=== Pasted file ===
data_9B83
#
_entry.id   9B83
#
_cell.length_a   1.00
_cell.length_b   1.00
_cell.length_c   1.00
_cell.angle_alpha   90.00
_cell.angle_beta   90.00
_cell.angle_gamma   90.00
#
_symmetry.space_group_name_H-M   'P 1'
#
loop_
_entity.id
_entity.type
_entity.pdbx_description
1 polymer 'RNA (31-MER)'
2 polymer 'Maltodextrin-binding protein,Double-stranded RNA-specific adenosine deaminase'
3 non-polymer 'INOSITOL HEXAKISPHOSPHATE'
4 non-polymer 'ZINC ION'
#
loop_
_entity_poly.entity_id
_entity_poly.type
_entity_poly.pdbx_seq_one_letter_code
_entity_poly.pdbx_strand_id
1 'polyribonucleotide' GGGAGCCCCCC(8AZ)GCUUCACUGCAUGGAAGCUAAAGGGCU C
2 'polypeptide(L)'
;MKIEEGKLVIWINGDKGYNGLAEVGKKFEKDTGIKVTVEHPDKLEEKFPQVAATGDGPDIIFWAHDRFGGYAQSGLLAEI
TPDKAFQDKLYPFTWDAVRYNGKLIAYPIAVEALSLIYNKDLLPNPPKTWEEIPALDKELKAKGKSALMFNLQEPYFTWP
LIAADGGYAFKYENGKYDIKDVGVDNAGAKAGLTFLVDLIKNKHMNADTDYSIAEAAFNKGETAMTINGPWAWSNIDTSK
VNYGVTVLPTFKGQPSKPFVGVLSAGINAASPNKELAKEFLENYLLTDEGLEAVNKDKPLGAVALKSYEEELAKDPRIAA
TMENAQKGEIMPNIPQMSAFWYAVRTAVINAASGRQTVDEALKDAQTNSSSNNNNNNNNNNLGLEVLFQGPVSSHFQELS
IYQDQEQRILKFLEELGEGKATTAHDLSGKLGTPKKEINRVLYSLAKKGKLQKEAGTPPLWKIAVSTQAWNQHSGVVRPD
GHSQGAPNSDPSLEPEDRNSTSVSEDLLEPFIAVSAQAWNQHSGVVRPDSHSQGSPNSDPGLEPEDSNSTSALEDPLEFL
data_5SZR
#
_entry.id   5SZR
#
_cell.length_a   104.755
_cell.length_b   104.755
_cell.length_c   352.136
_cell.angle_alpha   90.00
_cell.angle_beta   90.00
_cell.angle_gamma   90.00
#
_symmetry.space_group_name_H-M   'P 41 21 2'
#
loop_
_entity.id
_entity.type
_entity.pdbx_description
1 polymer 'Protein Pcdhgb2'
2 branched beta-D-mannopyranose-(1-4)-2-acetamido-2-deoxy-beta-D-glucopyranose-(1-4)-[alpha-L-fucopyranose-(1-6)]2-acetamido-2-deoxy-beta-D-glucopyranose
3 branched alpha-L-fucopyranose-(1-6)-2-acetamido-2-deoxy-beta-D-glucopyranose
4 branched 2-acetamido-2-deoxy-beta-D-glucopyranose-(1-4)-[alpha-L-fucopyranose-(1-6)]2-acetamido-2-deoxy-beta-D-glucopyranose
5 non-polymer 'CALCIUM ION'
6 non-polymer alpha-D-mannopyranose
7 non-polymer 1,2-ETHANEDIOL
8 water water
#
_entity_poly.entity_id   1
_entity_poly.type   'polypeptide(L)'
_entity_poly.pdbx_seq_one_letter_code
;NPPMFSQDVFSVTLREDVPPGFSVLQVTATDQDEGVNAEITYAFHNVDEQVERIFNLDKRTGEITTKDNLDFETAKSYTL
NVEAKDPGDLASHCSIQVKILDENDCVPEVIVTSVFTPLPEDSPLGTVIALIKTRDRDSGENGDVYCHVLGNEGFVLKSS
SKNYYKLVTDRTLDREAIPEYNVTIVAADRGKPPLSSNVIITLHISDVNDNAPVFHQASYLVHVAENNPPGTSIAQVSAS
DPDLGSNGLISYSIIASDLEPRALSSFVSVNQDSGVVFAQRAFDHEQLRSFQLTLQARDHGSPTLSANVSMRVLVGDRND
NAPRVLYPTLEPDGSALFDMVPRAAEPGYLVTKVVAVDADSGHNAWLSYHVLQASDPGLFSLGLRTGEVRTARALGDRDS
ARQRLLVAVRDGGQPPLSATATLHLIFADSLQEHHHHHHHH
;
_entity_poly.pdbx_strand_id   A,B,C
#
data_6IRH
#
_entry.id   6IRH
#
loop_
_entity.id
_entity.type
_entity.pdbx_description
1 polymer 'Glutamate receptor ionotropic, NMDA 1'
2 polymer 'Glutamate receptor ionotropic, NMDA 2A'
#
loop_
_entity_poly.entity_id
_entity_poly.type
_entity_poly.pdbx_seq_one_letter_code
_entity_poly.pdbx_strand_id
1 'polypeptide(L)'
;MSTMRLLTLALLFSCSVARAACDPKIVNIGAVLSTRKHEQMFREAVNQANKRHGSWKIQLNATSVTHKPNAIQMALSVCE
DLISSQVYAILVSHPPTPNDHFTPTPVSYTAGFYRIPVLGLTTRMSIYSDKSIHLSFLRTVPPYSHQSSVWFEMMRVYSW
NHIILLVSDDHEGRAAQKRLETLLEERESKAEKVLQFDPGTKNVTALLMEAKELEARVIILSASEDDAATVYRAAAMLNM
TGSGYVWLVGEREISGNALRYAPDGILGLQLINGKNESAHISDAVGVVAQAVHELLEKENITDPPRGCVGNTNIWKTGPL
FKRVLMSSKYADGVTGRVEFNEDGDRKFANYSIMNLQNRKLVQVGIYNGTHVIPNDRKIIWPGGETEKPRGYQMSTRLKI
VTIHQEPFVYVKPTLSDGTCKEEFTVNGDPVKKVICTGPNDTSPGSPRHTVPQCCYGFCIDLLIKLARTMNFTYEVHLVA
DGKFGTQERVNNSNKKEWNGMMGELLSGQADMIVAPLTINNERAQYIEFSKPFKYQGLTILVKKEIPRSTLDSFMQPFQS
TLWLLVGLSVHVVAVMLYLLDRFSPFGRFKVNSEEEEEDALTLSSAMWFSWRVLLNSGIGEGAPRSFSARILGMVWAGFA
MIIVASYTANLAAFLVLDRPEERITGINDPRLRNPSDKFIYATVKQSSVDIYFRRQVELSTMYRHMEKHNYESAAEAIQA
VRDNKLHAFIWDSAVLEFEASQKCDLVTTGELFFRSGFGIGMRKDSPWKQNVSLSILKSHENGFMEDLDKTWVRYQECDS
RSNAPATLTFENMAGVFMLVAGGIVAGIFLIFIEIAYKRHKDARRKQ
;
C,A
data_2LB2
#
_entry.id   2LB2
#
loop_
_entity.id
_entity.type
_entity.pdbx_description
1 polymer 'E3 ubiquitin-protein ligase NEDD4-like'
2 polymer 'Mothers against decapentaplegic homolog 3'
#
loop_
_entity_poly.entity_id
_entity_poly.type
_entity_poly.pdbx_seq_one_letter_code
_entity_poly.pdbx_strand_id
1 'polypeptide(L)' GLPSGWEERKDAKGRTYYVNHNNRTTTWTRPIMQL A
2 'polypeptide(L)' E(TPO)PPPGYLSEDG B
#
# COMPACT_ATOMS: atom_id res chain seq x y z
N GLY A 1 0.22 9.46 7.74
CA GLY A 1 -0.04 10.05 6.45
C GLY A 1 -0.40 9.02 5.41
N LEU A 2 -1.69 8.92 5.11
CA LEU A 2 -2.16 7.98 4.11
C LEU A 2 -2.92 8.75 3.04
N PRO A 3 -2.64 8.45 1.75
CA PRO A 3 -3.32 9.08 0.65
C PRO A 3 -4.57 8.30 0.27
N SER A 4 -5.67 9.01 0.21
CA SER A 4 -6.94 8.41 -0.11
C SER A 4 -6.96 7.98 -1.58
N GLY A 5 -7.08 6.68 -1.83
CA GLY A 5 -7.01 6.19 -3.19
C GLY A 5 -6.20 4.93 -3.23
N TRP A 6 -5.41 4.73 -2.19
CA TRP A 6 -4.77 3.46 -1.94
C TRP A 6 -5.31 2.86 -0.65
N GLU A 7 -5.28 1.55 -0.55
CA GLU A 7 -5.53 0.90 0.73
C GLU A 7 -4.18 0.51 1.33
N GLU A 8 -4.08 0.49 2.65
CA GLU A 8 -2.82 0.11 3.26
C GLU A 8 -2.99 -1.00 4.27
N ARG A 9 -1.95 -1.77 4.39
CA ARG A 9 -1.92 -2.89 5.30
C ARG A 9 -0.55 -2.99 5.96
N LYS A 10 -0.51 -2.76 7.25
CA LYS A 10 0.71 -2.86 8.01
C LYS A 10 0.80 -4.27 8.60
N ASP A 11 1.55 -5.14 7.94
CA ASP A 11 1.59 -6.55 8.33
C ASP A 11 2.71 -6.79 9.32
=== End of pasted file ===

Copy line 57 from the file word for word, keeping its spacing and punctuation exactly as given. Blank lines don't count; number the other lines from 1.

4 branched 2-acetamido-2-deoxy-beta-D-glucopyranose-(1-4)-[alpha-L-fucopyranose-(1-6)]2-acetamido-2-deoxy-beta-D-glucopyranose